Approximately 30% of people experience sleep issues soon after a concussion. Having trouble falling asleep, staying asleep, and feeling tired are common complaints. Many people also report that their sleep isn’t as restful or that they need more sleep than usual. Symptoms like headache and dizziness may also make it hard to sleep.

In some cases, concussions can contribute to more severe daytime sleepiness or the development of a sleep disorder, such as:

How Sleep Can Affect Concussion Recovery

Both physical and mental rest are necessary for optimal recovery after a concussion. To make sure that a person is getting adequate rest, doctors may recommend limiting tasks that require a lot of thinking or concentration as well as taking naps when tired and getting sufficient sleep at night.

Studies suggest that people who have trouble sleeping after a concussion may take longer to recover. Sleep deprivation can also cause or exacerbate post-concussion symptoms, including depression, pain, and mood changes.

Although it’s common for sleep issues to arise in the initial days and weeks after a concussion, most people feel better in a few days or weeks and recover fully. Implementing healthy sleep habits is often the first treatment used to manage sleep issues after a concussion.

Treatments to Improve Sleep After a Concussion

Treatment for a concussion depends on the severity of a person’s condition, so it’s important to see their doctor after a head injury. If a doctor determines that a person has a mild concussion, they may recommend rest, taking steps to avoid further injury, and treatment of any symptoms that arise.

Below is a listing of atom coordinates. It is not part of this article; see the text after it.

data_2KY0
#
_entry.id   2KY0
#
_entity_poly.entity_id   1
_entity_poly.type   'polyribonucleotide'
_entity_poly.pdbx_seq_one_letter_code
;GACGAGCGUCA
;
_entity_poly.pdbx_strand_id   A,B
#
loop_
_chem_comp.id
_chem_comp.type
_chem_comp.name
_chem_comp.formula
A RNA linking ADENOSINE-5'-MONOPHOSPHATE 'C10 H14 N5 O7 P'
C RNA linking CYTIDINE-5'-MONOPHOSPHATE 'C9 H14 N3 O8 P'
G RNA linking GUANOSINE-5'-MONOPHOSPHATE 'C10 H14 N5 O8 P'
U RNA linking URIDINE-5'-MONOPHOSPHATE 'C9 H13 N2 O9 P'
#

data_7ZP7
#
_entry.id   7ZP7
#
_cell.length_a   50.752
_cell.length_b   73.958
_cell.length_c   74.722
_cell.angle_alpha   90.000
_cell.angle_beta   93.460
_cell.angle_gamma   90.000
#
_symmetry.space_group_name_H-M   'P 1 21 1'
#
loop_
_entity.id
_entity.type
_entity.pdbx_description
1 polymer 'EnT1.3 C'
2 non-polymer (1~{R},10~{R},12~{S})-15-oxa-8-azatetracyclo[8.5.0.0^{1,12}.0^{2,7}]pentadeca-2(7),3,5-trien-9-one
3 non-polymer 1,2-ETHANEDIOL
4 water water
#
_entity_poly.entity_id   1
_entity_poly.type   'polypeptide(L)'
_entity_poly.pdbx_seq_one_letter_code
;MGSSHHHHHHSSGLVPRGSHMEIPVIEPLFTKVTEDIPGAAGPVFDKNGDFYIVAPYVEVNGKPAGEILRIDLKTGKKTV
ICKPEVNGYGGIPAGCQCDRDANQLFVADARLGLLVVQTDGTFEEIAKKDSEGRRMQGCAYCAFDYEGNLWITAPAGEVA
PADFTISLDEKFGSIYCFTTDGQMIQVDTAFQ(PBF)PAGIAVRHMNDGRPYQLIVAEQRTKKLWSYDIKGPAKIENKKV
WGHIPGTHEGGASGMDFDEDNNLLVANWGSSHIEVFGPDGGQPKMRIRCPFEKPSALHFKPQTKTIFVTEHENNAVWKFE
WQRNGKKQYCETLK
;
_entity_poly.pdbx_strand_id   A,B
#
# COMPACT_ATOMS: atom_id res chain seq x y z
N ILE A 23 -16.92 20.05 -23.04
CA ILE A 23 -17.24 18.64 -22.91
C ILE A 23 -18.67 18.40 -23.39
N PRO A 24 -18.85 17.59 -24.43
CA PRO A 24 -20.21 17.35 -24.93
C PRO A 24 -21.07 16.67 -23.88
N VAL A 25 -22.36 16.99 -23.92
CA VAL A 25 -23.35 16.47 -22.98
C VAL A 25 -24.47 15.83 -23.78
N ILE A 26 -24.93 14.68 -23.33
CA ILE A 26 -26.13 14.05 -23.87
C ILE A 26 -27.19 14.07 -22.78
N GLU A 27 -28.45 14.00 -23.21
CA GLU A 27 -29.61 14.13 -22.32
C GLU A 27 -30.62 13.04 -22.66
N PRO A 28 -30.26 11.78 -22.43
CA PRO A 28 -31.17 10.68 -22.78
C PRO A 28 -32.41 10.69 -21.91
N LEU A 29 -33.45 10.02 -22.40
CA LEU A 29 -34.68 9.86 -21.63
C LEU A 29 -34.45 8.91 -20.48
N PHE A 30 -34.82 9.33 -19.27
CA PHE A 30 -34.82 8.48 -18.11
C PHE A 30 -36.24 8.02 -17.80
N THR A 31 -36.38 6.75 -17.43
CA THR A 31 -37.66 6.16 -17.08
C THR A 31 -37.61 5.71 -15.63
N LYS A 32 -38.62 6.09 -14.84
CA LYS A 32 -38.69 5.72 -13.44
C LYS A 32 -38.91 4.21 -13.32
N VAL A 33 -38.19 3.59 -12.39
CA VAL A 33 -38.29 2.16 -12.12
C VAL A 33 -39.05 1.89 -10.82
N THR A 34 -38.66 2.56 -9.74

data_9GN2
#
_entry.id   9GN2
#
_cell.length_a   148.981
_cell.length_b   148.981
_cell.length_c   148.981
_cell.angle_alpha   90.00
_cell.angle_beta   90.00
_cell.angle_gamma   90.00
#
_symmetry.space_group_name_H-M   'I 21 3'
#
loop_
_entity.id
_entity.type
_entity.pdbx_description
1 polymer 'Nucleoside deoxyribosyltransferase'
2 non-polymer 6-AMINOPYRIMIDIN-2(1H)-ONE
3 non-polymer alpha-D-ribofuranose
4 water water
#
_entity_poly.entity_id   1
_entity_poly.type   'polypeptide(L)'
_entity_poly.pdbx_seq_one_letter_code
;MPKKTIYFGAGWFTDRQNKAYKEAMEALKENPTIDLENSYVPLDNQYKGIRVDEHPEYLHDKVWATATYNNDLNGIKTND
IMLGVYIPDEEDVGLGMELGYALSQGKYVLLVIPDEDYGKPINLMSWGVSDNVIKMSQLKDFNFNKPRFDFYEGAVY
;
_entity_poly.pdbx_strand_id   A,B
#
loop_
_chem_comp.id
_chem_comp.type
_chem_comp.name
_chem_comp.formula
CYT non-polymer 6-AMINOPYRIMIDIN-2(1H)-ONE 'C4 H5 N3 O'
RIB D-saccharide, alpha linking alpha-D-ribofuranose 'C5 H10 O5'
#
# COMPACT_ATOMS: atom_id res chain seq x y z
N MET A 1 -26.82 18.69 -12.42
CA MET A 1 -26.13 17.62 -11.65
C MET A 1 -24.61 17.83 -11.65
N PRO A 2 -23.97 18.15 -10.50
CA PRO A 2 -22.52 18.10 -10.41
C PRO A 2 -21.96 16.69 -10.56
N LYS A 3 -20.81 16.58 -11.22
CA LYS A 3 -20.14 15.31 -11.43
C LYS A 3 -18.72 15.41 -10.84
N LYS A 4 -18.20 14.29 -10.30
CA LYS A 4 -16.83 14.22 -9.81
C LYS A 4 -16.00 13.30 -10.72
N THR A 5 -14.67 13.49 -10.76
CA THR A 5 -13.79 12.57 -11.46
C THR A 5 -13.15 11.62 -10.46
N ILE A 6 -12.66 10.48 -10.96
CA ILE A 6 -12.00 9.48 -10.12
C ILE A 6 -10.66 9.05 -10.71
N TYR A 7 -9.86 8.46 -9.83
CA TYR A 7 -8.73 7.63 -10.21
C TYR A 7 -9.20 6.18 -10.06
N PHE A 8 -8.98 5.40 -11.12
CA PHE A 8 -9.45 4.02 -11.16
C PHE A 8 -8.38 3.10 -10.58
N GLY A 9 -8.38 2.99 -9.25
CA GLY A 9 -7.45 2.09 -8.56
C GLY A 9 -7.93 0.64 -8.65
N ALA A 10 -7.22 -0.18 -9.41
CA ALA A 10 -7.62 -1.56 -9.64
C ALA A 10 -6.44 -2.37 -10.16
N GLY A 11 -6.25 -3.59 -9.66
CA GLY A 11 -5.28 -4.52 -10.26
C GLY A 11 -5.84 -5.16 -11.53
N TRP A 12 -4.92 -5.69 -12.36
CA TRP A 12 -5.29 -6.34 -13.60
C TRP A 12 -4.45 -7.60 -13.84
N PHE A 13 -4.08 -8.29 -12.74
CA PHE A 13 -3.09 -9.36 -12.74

Good sleep hygiene is key to treating sleep issues that develop after a concussion. Improving sleep hygiene involves taking actions that benefit sleep and avoiding activities that can make sleep more challenging. 

  • Stay on a schedule: Two of the most important steps to improving sleep hygiene after a concussion are to set aside enough time for sleep and to maintain a consistent sleep schedule by getting into bed and getting up at the same time each day. 
  • Get comfortable: Find ways to relax before bed, avoiding anything that makes it harder to fall asleep. A dark, cool, quiet bedroom environment is most conducive for a good night’s sleep.
  • Remove electronic devices: Many people are sensitive to light and noises after a concussion, so it can be helpful to reduce screen time to give the brain a rest. Phones, tablets, and computers can also be a distraction from sleep and should be kept out of the bedroom.